Pelger-Huet Anomaly Clinical Presentation

Updated: Aug 04, 2020
  • Author: Vikramjit S Kanwar, MBBS, MBA, MRCP(UK); Chief Editor: Hassan M Yaish, MD  more...
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Heterozygotes are healthy with no excessive predisposition to infection. In homozygous individuals, Pelger-Huët anomaly (PHA) may be associated with skeletal anomalies [16]



Unique physical findings are not observed in heterozygous individuals with PHA. The proportion of neutrophils with abnormal morphology is usually 50% or more. This distinguishes it from pseudo–Pelger-Huët anomaly, which may be seen in association with malignancies and other disease states, for which the proportion of abnormal appearing cells is usually around 5%.

Homozygous individuals are extremely rare and inconsistently have skeletal anomalies such as postaxial polydactyly, short metacarpals, short upper limbs, short stature, or hyperkyphosis. [4]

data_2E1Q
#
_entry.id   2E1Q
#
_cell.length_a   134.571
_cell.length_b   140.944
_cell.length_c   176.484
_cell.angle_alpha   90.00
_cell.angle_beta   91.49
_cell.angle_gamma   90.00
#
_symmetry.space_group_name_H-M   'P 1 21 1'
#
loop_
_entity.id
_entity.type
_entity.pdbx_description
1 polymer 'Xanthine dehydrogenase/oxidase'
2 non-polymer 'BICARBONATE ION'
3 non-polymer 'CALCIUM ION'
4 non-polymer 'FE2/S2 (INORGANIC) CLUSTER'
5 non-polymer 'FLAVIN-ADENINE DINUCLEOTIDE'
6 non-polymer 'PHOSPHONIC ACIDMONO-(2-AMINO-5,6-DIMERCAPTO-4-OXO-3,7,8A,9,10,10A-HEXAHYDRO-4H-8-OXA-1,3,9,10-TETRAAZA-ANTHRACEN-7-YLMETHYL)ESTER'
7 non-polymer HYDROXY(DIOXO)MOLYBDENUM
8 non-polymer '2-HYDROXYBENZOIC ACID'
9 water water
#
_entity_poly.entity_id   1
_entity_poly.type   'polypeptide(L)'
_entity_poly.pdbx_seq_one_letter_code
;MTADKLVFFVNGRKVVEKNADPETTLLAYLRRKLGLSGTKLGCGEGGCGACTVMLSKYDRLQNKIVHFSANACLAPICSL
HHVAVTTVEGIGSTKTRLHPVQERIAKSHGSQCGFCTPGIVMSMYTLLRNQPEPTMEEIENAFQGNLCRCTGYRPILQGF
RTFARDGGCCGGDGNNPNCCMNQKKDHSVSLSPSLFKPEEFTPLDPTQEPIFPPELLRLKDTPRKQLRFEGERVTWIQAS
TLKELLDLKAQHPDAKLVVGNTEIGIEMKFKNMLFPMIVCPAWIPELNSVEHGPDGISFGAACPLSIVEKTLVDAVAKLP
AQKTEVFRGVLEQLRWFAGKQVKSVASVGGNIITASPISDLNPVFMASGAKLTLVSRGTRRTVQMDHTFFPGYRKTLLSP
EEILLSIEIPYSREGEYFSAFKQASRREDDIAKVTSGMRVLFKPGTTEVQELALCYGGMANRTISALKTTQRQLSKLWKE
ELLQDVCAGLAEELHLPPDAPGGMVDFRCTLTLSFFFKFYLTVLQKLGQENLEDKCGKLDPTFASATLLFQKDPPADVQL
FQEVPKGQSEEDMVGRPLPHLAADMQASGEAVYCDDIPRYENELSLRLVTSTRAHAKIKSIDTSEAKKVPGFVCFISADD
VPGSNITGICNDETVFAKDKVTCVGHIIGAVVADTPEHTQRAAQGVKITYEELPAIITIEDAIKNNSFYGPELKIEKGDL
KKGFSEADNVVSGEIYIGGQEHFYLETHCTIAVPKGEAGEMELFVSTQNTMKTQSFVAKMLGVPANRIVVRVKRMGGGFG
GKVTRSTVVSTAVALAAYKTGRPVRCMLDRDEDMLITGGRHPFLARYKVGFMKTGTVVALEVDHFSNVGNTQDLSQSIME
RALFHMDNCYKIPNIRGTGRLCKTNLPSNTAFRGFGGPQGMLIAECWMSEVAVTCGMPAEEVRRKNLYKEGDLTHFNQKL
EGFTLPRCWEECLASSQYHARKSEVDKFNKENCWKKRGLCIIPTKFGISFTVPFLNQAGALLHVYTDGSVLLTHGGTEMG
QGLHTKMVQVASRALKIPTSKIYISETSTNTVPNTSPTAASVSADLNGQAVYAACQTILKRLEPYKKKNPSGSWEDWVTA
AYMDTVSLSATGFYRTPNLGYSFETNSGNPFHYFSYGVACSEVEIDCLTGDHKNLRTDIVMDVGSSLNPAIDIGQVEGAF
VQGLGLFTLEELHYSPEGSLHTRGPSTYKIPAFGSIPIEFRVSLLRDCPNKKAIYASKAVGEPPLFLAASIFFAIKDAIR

The practical importance of identifying PHA lies in distinguishing this defect from a bandemia with a left-shifted peripheral blood smear that can be observed in association with infection. In addition, acquired or pseudo–Pelger-Huët anomaly often develops in the course of acute or chronic myelogenous leukemia and in myelodysplastic syndromes.

In pseudo–Pelger-Huët anomaly, the percentage of abnormal neutrophils is usually less than 20% and often around 5%. Coarser clumping of nuclear matter may be seen. Pseudo–Pelger-Huët cells may be seen in large numbers following paclitaxel or docetaxel therapy, but this is usually transient and resolves after 10-14 days of chemotherapy administration. The morphologic changes have also been described in myxedema associated with panhypopituitarism, vitamin B-12 and folate deficiency, multiple myeloma, enteroviral infections, malaria, muscular dystrophy, leukemoid reactions secondary to metastases to the bone marrow, and drug sensitivity.

Because PHA is autosomal dominant, when PHA is encountered on a blood smear, family studies can often relieve anxiety about pseudo–Pelger-Huët anomaly and avoid unnecessary investigations.



Pelger-Huët anomaly is secondary to a mutation of the LBR gene on band 1q42. [17] It is inherited in a highly penetrant, dominant pattern.

Research indicates that of diseases associated with variants of the neuroblastoma-amplified sequence (NBAS) protein, SOPH (short stature, optic nerve atrophy, and Pelger-Huët anomaly) syndrome is related to variation in the C-terminal. [18]